Poplar Springs Manor –New Priorities for a Historic Venue

 

A Section of the Driveway to Poplar Springs Circa 1932

Happy August to you all who have been following Jane Hall’s story and other posts. Please disregard the much older post you just received about Poplar Springs history as it was not supposed to be resent.  I simply looked it up for some info.

But there is news. Poplar Springs has a new owner as of July 11. It will be a reception and event venue (as it was when I originally started doing that in the 1990s in “spare time” in order to keep the property open–it has had two other owners since then). But that means it will no longer be available all the time for individuals to stay at the inn, or ever book for meals at the now closed restaurant, or come for happy hours as was the case with the prior owners (who have been most gracious to deal with).  There will be an opportunity to join the spa or come for the day, and to stay at the inn when no big events are planned. The new owner, Antonio Cecchi, is an expert in event planning and execution in several places in Northern Virginia already. An article in Fauquier Now (8/8) explains their plans as described by new owner Antonio Cecchi:

“They [have]closed the restaurant, refreshed the buildings and grounds and rebranded the venue as Poplar Springs Manor, dropping inn and spa from its name.

Those two elements will reopen to the public, however. The spa offers a range of services, and patrons may buy passes to its saltwater pool for $15 a day or $100 a month. The pool and spa have limited beverage and food services.

Available first to wedding and events clients, the 21-room inn also will offer its services to the public on a limited basis, Mr. Cecchi explained. An online booking service soon will allow guests to reserve rooms on dates that don’t conflict with events there.

He described the Fauquier property as a natural complement to his company’s other venues, which include Raspberry Plain Manor and Rose Hill Manor near Leesburg. Along with Foxchase Manor in Prince William County, those venues host more than 700 weddings and events a year, according to Mr. Cecchi.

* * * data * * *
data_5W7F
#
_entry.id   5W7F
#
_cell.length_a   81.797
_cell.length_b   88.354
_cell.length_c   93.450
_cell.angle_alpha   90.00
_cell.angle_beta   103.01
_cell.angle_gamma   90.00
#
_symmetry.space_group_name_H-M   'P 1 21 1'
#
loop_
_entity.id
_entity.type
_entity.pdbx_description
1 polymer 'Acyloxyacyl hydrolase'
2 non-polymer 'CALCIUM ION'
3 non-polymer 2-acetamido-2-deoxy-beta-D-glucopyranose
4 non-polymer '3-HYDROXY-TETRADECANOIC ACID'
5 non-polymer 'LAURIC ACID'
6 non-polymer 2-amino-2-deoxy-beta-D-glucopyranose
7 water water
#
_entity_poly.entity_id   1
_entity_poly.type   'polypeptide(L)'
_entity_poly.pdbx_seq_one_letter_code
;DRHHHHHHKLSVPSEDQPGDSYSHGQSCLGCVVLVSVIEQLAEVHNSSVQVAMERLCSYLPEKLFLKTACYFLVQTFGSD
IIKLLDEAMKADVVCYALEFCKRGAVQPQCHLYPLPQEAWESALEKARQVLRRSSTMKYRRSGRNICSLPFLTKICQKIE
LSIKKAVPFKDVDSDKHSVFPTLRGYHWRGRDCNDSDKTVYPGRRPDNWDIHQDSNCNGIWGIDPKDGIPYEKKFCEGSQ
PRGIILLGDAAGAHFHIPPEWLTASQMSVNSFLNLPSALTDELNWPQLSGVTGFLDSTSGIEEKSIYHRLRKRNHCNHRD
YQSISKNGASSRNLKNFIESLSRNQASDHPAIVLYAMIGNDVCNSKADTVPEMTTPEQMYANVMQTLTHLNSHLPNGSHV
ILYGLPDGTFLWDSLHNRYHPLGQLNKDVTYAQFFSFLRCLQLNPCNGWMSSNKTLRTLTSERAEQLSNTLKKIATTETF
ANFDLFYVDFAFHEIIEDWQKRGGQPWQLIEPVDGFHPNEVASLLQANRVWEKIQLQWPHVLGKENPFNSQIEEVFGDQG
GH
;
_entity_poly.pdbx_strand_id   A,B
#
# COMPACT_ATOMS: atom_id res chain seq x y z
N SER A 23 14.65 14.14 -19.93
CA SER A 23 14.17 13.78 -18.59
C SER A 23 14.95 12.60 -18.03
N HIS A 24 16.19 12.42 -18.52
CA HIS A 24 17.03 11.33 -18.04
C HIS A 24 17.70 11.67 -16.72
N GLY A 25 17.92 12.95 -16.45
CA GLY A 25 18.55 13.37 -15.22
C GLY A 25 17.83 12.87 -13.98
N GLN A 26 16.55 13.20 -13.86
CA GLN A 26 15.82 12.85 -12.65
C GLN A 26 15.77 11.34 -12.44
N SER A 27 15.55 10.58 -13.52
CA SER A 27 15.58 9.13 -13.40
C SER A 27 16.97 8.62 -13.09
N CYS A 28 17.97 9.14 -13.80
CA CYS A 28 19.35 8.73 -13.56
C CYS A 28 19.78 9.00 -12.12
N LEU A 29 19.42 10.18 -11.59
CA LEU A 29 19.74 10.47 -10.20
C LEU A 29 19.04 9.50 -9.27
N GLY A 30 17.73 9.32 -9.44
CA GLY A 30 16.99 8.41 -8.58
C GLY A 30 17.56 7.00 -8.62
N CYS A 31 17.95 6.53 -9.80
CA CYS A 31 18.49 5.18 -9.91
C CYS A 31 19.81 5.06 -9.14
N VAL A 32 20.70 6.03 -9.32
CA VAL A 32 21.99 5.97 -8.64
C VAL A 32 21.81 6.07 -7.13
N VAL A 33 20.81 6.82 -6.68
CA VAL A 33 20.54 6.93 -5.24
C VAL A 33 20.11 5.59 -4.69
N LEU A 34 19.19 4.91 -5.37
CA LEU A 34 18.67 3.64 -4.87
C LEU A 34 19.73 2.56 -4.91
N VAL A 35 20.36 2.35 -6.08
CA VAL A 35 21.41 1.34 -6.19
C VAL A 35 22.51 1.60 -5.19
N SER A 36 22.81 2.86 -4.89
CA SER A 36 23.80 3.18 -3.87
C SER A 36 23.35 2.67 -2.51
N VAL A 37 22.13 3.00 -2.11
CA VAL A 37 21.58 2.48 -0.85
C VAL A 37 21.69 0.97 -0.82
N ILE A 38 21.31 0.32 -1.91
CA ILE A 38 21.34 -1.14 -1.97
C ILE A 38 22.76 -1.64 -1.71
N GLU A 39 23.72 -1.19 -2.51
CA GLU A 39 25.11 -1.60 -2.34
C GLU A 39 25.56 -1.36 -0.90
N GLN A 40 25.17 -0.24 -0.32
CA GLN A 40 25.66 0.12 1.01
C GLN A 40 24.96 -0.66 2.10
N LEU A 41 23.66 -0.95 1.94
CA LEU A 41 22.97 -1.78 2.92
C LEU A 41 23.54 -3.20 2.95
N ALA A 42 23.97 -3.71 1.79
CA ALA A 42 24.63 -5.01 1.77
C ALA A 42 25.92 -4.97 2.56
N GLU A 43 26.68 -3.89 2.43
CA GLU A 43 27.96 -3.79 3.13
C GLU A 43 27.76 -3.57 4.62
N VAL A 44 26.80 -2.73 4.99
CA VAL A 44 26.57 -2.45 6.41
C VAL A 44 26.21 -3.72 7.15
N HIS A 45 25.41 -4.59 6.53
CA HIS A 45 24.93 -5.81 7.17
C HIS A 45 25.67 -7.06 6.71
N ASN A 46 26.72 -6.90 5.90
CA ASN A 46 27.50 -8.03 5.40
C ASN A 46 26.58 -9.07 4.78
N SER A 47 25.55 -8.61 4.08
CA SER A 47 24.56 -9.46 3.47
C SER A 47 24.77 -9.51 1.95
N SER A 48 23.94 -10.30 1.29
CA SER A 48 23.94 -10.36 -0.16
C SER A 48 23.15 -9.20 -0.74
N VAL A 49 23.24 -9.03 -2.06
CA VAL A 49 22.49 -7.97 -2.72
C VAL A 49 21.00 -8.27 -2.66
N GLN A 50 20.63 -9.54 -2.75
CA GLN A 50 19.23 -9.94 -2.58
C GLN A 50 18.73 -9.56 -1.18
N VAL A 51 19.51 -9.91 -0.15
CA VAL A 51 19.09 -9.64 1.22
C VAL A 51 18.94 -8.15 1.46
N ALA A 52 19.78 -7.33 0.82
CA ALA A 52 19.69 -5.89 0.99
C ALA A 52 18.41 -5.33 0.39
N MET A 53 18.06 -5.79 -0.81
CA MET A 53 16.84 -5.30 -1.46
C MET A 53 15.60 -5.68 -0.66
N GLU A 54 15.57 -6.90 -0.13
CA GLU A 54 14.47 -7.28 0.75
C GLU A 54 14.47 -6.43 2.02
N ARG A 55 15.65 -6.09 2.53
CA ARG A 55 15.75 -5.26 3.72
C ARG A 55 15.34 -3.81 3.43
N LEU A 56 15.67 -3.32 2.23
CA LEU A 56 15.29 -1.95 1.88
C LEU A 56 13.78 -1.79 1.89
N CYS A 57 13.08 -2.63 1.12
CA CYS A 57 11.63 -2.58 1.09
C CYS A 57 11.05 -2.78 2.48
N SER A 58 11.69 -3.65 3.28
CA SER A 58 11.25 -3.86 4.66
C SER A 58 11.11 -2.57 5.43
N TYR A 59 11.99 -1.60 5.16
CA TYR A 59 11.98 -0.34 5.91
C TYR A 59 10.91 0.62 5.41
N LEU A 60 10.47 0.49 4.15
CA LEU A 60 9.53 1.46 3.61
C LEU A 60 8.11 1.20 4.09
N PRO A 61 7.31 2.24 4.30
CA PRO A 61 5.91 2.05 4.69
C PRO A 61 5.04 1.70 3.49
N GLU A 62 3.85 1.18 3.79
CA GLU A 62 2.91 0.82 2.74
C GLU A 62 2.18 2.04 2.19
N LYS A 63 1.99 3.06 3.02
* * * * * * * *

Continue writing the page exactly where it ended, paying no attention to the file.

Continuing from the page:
Already, he said, clients have booked Raspberry Plain Manor for every Saturday and Sunday through 2019.

That will create more opportunities for Poplar Springs, which already had a base of events business, and Gala Cuisine, the parent company that offers a range of catering services, Mr. Cecchi said.

“We have venues in Loudoun, Prince William and, now, Fauquier,” he said. “Each one offers something a little different.”

Rental prices for Poplar Springs Manor range from $8,000 to $10,000 for an event. The company offers a range of a la carte options for food, beverages and service. Clients also can use outside caterers.

A client can rent the entire inn for $4,000 a night or a suite for $500.

Will the venue make money?

“Oh, of course,” Mr. Cecchi said. “We don’t start without knowing the outcome we expect . . . .

“Overall, we’re just cleaning it up, giving it the TLC it needs . . . . The building’s in great shape.”

Hoping to learn more about the plans for Poplar Springs, Casanova resident Ike Miller drove up to Foxchse for Tuesday night’s event.

“I’m disappointed that you won’t be open for dinner,” Mr. Miller told Mr. Cecchi. “But, I understand your business model.”

As they talked, dozens of couples wandered around the large ballroom, talking with photographers, DJs, bartenders and caterers eager for their business. With a large, diverse staff, Gala Cuisine handles lots of international weddings, with a range of global food options and customs.

Mr. Miller, who owns a flooring business in Warrenton, later said: “I’m glad someone with experience and means bought (Poplar Springs). They know what they’re doing.”

Poplar Springs will host an open house to showcase its offerings on Sunday night, Nov. 4, Mr. Cecchi said.”

And here is a link from the Smithsonian that describes the real estate success of the family patriarch Giuseppe Cecchi  who built the Watergate and much more.

I will miss the restaurant on the rare occasions that I travel to Virginia as will many people who live in the area. The new owners will, however, reach out to the local community. Although I had nothing to do with the sale, I did have a congenial conversation with Antonio Cecchi about some of their plans for the historic property.